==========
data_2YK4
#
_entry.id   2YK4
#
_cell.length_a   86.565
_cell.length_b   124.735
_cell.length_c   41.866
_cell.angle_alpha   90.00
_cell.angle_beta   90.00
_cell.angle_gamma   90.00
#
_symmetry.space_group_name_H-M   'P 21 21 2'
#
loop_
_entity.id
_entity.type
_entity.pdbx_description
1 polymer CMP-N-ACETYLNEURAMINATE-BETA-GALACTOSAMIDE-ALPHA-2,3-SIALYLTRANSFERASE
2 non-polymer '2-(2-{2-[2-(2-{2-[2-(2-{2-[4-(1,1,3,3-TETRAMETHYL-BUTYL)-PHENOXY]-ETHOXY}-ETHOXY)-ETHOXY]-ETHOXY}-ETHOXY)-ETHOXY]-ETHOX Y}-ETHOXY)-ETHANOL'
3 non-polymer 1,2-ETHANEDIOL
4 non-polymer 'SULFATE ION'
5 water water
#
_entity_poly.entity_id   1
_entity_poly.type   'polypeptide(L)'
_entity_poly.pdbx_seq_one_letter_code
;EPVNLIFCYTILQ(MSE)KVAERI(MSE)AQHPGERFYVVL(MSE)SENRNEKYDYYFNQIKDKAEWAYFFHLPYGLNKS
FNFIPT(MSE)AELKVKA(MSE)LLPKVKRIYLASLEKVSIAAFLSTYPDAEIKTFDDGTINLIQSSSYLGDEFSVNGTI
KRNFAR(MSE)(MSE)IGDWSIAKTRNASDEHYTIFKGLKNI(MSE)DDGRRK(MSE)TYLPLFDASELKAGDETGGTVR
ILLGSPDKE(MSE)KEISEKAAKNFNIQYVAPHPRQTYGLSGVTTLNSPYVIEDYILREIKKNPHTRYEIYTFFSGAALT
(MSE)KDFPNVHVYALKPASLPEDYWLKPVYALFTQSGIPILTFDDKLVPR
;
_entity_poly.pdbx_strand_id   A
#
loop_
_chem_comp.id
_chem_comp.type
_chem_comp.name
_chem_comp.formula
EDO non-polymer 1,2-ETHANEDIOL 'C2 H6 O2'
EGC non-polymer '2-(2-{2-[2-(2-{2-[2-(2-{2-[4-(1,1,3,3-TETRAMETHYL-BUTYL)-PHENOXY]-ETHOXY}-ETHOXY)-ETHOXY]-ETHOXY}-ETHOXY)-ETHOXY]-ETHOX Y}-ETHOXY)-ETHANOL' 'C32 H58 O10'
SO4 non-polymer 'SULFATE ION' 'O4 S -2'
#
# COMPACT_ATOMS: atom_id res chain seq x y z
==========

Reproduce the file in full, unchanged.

data_2YK4
#
_entry.id   2YK4
#
_cell.length_a   86.565
_cell.length_b   124.735
_cell.length_c   41.866
_cell.angle_alpha   90.00
_cell.angle_beta   90.00
_cell.angle_gamma   90.00
#
_symmetry.space_group_name_H-M   'P 21 21 2'
#
loop_
_entity.id
_entity.type
_entity.pdbx_description
1 polymer CMP-N-ACETYLNEURAMINATE-BETA-GALACTOSAMIDE-ALPHA-2,3-SIALYLTRANSFERASE
2 non-polymer '2-(2-{2-[2-(2-{2-[2-(2-{2-[4-(1,1,3,3-TETRAMETHYL-BUTYL)-PHENOXY]-ETHOXY}-ETHOXY)-ETHOXY]-ETHOXY}-ETHOXY)-ETHOXY]-ETHOX Y}-ETHOXY)-ETHANOL'
3 non-polymer 1,2-ETHANEDIOL
4 non-polymer 'SULFATE ION'
5 water water
#
_entity_poly.entity_id   1
_entity_poly.type   'polypeptide(L)'
_entity_poly.pdbx_seq_one_letter_code
;EPVNLIFCYTILQ(MSE)KVAERI(MSE)AQHPGERFYVVL(MSE)SENRNEKYDYYFNQIKDKAEWAYFFHLPYGLNKS
FNFIPT(MSE)AELKVKA(MSE)LLPKVKRIYLASLEKVSIAAFLSTYPDAEIKTFDDGTINLIQSSSYLGDEFSVNGTI
KRNFAR(MSE)(MSE)IGDWSIAKTRNASDEHYTIFKGLKNI(MSE)DDGRRK(MSE)TYLPLFDASELKAGDETGGTVR
ILLGSPDKE(MSE)KEISEKAAKNFNIQYVAPHPRQTYGLSGVTTLNSPYVIEDYILREIKKNPHTRYEIYTFFSGAALT
(MSE)KDFPNVHVYALKPASLPEDYWLKPVYALFTQSGIPILTFDDKLVPR
;
_entity_poly.pdbx_strand_id   A
#
loop_
_chem_comp.id
_chem_comp.type
_chem_comp.name
_chem_comp.formula
EDO non-polymer 1,2-ETHANEDIOL 'C2 H6 O2'
EGC non-polymer '2-(2-{2-[2-(2-{2-[2-(2-{2-[4-(1,1,3,3-TETRAMETHYL-BUTYL)-PHENOXY]-ETHOXY}-ETHOXY)-ETHOXY]-ETHOXY}-ETHOXY)-ETHOXY]-ETHOX Y}-ETHOXY)-ETHANOL' 'C32 H58 O10'
SO4 non-polymer 'SULFATE ION' 'O4 S -2'
#
# COMPACT_ATOMS: atom_id res chain seq x y z